08.07.09 5:59 AM ET
Who Brought Down Twitter?
Finding Twitter inaccessible Thursday morning, a user named Mark in Halifax, Nova Scotia, instead studied origami and recorded a cappella versions of Led Zeppelin songs. Anne in Oslo took delivery of a new refrigerator and washing machine. A user named Laura, lacking an audience for her 140-character musings, opened a Microsoft Word document and began jotting them down.
The Twitter mob has wasted little time gathering its pitchforks and circulating all manner of conspiracy theories about who is responsible.
And then, several hours later, Twitter came back online and its users began kvetching about the downtime. The cause, it is now known, was an exploit known as a “denial-of-service attack,” when perpetrators overwhelm a Web site’s servers with so many requests that they are rendered inoperative.
The parties responsible for the outage have not been identified, but the attack may have stemmed from the ongoing tensions between Russia and Georgia, a conflict that has previously spilled out onto the Internet. (Georgia says that the Russian government has been sabotaging its Web sites.) The attack on Twitter evidently targeted a single pro-Georgian blogger with accounts on a number of popular sites, including Twitter, Facebook, and YouTube, CNET News reported.
“It was a simultaneous attack across a number of properties targeting him to keep his voice from being heard,” Max Kelly, Facebook’s head of security, told CNET. “We’re actively investigating the source of the attacks and we hope to be able to find out the individuals involved in the back end and to take action against them if we can.”
The culprits still can’t be identified with any certainty, but in the wake of the outage, the Twitter mob has wasted little time gathering its pitchforks and circulating all manner of conspiracy theories about who is responsible:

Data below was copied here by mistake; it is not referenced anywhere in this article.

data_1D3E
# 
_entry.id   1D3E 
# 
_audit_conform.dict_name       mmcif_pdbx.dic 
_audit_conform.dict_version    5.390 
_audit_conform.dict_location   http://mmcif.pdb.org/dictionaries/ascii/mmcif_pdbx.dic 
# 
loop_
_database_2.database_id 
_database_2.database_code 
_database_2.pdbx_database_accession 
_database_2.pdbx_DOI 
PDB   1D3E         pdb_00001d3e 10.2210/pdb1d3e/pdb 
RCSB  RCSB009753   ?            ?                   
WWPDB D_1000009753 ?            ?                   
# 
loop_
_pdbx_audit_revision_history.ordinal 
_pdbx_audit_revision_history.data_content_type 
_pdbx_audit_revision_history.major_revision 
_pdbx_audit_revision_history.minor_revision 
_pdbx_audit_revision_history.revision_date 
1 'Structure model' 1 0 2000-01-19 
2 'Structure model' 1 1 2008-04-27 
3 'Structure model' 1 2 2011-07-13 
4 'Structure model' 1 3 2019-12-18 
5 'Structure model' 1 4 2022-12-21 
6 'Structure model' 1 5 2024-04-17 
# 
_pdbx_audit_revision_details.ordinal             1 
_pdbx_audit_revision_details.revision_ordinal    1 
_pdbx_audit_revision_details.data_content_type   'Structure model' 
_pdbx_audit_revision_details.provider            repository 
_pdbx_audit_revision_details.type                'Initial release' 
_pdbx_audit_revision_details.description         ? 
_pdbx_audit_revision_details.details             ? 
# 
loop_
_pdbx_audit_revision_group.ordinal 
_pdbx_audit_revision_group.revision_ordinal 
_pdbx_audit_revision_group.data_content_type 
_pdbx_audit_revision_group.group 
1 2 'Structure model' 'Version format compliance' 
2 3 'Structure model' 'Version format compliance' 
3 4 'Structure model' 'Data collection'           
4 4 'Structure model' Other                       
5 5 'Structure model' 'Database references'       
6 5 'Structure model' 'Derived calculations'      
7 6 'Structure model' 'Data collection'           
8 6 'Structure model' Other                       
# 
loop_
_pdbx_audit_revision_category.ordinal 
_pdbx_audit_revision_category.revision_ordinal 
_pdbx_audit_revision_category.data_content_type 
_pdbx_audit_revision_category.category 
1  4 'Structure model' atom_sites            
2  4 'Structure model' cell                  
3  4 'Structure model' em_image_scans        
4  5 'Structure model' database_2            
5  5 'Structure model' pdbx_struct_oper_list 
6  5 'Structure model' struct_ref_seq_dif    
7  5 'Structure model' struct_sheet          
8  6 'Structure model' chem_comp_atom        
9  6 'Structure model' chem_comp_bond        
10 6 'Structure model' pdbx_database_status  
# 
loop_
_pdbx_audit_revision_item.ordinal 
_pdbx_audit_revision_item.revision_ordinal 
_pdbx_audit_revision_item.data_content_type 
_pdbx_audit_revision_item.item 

1. Ahmadinejad’s henchmen. The Iranian government, so this theory goes, brought down Twitter to prevent the opposition movement from using it to organize protests after Wednesday’s swearing-in of Mahmoud Ahmadinejad. Twitter, of course, was used by Iranian protesters to organize themselves and spread information after the disputed June 12 election. “The Iranian opposition had been planning protests against President Mahmoud Ahmadinejad’s inauguration ceremony. A great deal of this planning has been over the Internet on blogs, and, of course, Twitter,” ruminated Steven J. Vaughan-Nichols in a blog post at Computerworld. “Funny timing don’t you think that Twitter would be knocked completely off the air at just this time?”
2. Facebook. Some Twitter users posted tongue-in-cheek speculation that the attack was the work of a competing social network such as Facebook. “I’m pretty sure MySpace and Facebook tag-teamed to shut Twitter down today...” one user tweeted. Facebook, however, had its own trouble staying online Thursday morning, as it was apparently targeted in the same attack.
3. Hackers in Las Vegas. Suspicious Twitter users immediately eyed the annual DEF CON hacker convention, for which thousands of security buffs descend upon the Riviera Hotel & Casino in Las Vegas to participate in seminars with titles like “Introduction to Lock Picking,” “Sniff Keystrokes with Lasers,” and “Advanced MySQL Exploitation.” One user matter-of-factly asserted: “It’s a hacker attack, people. Defcon has a conference going on. We are, apparently, the entertainment.” Unfortunately for this conspiracy theory, the four-day confab ended this past Sunday, making it unlikely that hackers lingering at the Riviera played any role in this morning’s attack.
Nicholas Ciarelli is an assistant product manager at The Daily Beast.